A Woodland murder
Plumamque nocturnae strigis. (Hor)
As you remember how we always made a point of stopping far later up the river on the longest day, ever since that memorable occasion when you caught the four pound three ounce peal at half past ten, you will be interested in hearing of a small adventure - or rather experience- -that befel me a few nights ago.
Having tried all the morning the dark still water under the red rock and only succeeded m pricking two tidy fish by the folly of striking too soon, I did not feel much inclined to continue all day. Fortunately however after a lazy afternoon there seemed something in the look of the weather at tea time which aroused all the old keenness for that walk which you and I know so well; and I set out by myself up the water blank or no blank.
I will not describe the tramp along the marshes and the regret felt at being alone. I saw nothing of consequence either of bird or fish life, and was fairly hot - in rubber boots-- before 1 reached the footbridge and looked over at the small but rich preserve above, with the familiar Naboth-like longing. The river was as still as a pond, and not a fish was moving although there were clouds of fly in evidence. As the sun sank behind the fir clump, the whole air turned into one of those evenings we have often remarked on, when the atmosphere seems filled with golden dust. And indeed, as far as fishing went, it proved just as unfavourable.
Wading over to the patch of watercress above salmon pool I peeped through the dry reeds into ' the pocket,' and was pleased to notice a good fish rise three or four times. It is a poor •chance to do much with a dry fly down stream, but for a wonder he took it just before it began to drag: and I had him. He was thirteen ounces as it turned out, and fought well, bolting right under the sycamore and obliging mp to cross the river - of course playing him from above all the time. Well, not another thing could I touch. The flies we<*e literally in myriads but what the fish were taking during all the evening rise they would not tell, and the result was that by the time I finished up at ivy pool it was well past ten.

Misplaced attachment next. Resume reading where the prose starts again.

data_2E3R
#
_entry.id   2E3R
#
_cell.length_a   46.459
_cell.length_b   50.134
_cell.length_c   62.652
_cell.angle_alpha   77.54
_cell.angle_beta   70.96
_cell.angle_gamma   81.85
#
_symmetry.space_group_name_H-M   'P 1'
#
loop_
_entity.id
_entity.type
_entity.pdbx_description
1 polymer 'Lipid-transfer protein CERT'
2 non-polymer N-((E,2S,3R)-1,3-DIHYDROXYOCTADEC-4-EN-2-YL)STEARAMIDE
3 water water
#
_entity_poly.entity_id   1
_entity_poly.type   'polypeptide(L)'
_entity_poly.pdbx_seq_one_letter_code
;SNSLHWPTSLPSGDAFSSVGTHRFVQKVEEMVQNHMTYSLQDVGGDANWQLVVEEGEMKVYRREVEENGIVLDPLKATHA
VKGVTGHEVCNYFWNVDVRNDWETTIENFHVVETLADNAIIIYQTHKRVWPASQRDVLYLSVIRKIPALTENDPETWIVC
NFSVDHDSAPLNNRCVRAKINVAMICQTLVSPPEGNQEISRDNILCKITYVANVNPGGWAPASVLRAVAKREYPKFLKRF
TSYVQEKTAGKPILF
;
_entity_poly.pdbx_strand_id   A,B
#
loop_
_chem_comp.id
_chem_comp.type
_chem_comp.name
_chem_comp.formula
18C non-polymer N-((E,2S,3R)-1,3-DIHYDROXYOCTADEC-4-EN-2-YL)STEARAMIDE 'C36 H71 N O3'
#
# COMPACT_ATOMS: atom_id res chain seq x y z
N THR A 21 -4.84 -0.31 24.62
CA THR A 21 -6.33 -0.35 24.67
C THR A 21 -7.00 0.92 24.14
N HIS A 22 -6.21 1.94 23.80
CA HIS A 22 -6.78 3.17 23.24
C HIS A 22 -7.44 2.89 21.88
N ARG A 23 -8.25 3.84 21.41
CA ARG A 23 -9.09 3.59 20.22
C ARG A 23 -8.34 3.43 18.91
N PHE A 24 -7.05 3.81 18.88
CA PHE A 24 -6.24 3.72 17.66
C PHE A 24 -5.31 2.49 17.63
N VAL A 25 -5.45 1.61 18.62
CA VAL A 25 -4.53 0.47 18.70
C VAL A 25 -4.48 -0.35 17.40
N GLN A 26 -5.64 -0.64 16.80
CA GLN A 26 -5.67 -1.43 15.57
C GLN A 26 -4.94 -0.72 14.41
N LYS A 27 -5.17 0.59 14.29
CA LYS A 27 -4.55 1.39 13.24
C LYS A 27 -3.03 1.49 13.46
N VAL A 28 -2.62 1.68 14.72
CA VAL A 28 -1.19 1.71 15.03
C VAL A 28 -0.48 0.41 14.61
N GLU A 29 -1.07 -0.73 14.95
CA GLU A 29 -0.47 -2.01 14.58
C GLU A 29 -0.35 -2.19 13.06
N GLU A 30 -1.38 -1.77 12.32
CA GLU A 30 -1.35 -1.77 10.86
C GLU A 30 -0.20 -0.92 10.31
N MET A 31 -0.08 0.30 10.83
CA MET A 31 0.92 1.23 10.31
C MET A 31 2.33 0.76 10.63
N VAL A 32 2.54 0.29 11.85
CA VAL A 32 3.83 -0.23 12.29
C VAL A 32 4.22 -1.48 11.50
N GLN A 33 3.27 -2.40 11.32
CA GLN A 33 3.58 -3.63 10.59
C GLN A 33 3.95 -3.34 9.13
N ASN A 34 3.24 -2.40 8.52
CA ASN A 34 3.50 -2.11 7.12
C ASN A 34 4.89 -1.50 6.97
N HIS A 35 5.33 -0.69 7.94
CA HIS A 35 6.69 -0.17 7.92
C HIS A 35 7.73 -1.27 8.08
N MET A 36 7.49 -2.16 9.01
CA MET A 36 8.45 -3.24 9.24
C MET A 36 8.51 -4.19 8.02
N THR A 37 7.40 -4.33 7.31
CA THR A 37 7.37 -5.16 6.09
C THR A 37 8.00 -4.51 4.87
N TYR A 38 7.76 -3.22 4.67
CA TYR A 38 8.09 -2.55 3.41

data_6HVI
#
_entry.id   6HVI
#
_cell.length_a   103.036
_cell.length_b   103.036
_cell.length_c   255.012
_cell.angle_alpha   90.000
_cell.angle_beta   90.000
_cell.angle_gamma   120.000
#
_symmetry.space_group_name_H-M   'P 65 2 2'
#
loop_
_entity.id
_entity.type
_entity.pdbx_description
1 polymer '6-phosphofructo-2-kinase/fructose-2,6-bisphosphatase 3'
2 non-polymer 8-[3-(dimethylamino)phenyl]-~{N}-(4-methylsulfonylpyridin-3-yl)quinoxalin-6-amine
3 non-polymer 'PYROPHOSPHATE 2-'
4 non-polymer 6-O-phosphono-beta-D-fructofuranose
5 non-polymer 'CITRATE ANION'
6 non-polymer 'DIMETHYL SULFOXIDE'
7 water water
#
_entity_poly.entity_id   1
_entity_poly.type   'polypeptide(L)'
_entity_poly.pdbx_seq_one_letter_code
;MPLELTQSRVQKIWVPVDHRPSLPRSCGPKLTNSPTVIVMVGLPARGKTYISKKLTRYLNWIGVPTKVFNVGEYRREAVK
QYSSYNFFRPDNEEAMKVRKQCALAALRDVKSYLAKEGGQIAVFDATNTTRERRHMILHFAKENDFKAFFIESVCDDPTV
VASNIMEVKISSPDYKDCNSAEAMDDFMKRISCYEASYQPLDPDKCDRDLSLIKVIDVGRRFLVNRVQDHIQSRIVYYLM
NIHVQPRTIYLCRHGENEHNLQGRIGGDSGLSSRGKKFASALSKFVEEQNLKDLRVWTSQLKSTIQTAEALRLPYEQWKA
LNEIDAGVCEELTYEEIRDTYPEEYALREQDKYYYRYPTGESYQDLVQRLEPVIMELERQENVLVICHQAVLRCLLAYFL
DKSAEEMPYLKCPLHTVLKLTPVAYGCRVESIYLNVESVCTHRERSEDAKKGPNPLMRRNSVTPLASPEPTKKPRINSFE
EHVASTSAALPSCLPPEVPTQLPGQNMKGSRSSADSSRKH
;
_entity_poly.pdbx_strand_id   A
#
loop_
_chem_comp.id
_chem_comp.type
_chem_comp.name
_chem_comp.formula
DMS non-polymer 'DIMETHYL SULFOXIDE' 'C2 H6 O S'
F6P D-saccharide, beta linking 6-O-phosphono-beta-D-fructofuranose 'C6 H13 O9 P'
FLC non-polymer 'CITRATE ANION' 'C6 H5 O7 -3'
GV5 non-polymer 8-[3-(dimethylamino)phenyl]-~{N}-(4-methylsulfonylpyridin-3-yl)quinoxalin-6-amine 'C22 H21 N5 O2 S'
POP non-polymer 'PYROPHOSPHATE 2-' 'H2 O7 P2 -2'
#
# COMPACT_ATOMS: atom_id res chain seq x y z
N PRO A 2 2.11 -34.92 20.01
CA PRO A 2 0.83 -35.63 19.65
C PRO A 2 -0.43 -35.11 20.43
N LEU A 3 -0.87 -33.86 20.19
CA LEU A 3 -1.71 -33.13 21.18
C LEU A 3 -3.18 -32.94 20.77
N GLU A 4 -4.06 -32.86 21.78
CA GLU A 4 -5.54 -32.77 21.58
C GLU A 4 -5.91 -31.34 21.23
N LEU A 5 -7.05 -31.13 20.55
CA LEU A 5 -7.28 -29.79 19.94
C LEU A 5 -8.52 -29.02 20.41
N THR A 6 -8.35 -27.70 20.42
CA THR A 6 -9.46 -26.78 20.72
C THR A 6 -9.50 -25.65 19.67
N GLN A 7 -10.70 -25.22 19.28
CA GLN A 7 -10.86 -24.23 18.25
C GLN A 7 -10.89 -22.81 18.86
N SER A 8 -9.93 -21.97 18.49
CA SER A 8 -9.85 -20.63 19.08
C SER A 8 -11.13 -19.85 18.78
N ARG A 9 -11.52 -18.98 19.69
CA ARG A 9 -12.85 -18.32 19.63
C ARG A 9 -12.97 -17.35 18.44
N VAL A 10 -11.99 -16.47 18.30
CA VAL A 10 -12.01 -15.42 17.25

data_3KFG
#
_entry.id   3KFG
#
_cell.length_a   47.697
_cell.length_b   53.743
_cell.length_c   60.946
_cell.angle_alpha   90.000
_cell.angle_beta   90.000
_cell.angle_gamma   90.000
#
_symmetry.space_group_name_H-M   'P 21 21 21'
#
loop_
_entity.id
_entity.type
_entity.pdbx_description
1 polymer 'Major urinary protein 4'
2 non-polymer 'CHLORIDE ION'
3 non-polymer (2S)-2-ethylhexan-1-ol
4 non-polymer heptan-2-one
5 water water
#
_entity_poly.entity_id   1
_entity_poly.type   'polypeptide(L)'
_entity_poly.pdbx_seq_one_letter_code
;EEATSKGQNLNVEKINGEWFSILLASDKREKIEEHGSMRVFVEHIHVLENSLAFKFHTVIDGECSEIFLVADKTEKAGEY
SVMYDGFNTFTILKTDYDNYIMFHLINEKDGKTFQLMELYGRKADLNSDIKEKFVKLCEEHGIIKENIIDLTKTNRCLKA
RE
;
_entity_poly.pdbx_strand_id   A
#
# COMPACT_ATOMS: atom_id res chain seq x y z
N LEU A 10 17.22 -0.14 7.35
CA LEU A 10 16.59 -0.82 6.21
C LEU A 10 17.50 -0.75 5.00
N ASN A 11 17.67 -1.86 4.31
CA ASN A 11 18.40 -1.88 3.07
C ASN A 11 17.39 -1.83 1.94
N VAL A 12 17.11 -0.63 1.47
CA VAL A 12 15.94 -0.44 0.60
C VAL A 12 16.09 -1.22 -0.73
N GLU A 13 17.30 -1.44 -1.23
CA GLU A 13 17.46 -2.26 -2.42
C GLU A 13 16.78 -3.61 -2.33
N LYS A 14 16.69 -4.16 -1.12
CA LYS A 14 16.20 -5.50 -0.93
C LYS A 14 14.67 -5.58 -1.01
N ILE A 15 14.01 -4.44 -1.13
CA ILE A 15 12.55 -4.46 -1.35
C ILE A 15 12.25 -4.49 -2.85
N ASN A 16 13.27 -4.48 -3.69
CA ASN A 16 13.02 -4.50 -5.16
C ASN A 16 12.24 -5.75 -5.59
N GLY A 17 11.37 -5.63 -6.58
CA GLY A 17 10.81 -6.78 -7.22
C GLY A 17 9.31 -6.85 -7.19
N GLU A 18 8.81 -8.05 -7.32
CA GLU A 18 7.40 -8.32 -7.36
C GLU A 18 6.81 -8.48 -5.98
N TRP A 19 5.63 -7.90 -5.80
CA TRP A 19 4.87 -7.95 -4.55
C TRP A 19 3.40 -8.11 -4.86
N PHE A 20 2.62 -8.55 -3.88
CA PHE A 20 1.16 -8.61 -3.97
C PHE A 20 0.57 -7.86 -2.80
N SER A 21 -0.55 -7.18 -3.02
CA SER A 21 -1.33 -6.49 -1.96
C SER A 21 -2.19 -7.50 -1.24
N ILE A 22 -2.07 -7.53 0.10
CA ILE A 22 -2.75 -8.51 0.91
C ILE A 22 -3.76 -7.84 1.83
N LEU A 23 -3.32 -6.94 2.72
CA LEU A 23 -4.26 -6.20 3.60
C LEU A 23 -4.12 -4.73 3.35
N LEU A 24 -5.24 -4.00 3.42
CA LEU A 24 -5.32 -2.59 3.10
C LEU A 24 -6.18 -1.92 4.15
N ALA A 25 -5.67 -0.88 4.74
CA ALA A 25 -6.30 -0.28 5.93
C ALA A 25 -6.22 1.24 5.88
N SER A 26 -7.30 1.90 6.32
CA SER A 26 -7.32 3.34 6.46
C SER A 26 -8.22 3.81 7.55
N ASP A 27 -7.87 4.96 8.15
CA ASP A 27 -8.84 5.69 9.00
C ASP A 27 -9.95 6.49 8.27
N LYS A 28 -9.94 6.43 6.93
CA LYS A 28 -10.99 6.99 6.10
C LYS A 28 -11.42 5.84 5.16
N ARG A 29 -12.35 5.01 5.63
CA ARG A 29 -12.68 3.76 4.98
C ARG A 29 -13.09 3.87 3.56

The moon was up, and a fine brown owl flew out of the trees and circled close over my head - and then its mate. I was so startled for a moment that I stopped throwing and watched to see them alight, and could just make out one sitting on a broad lateral branch exactly opposite. They both passed again, and a few seconds afterwards there was a furious rustling in a dense ivy clad stump and screams from two blackbirds, which scolded and cried louder than I have ever heard them before. I saw one owl pass against the light sky, and, from the dreadful noise the poor blackbirds were making, I could tell that one of their nearly fledged young ones had been taken out of the nest by the owls. Standing in the water in the dark like that it made me feel almost frightened, and although an occasional rise took place, it quite put me off fishing.
After perhaps five minutes of crying and commotion all was quiet again, and I supposed the poor birds had got over their trouble. I was just thinking of coming out of the water to reel up when, again, just the shadow of an owl's wings and the same horrible rustling at the blackbirds' nest. This time it seemed worse. I could hear the young birds cheeping between the frantic calls of the two parents. Both the owls passed up to the taller trees on the left, and the wretched blackbirds quieted down. I was determined to try and stop the owls if they came again, but the trees were too high for a stone to do much good, and before I had decided how even to try they were back at the nest. This time the blackhirds appeared more dazed or frightened, as they cried in now a despairing manner, and from the tearing and scuffling of wings that took place in the ivy I think that the remaining young birds were taken.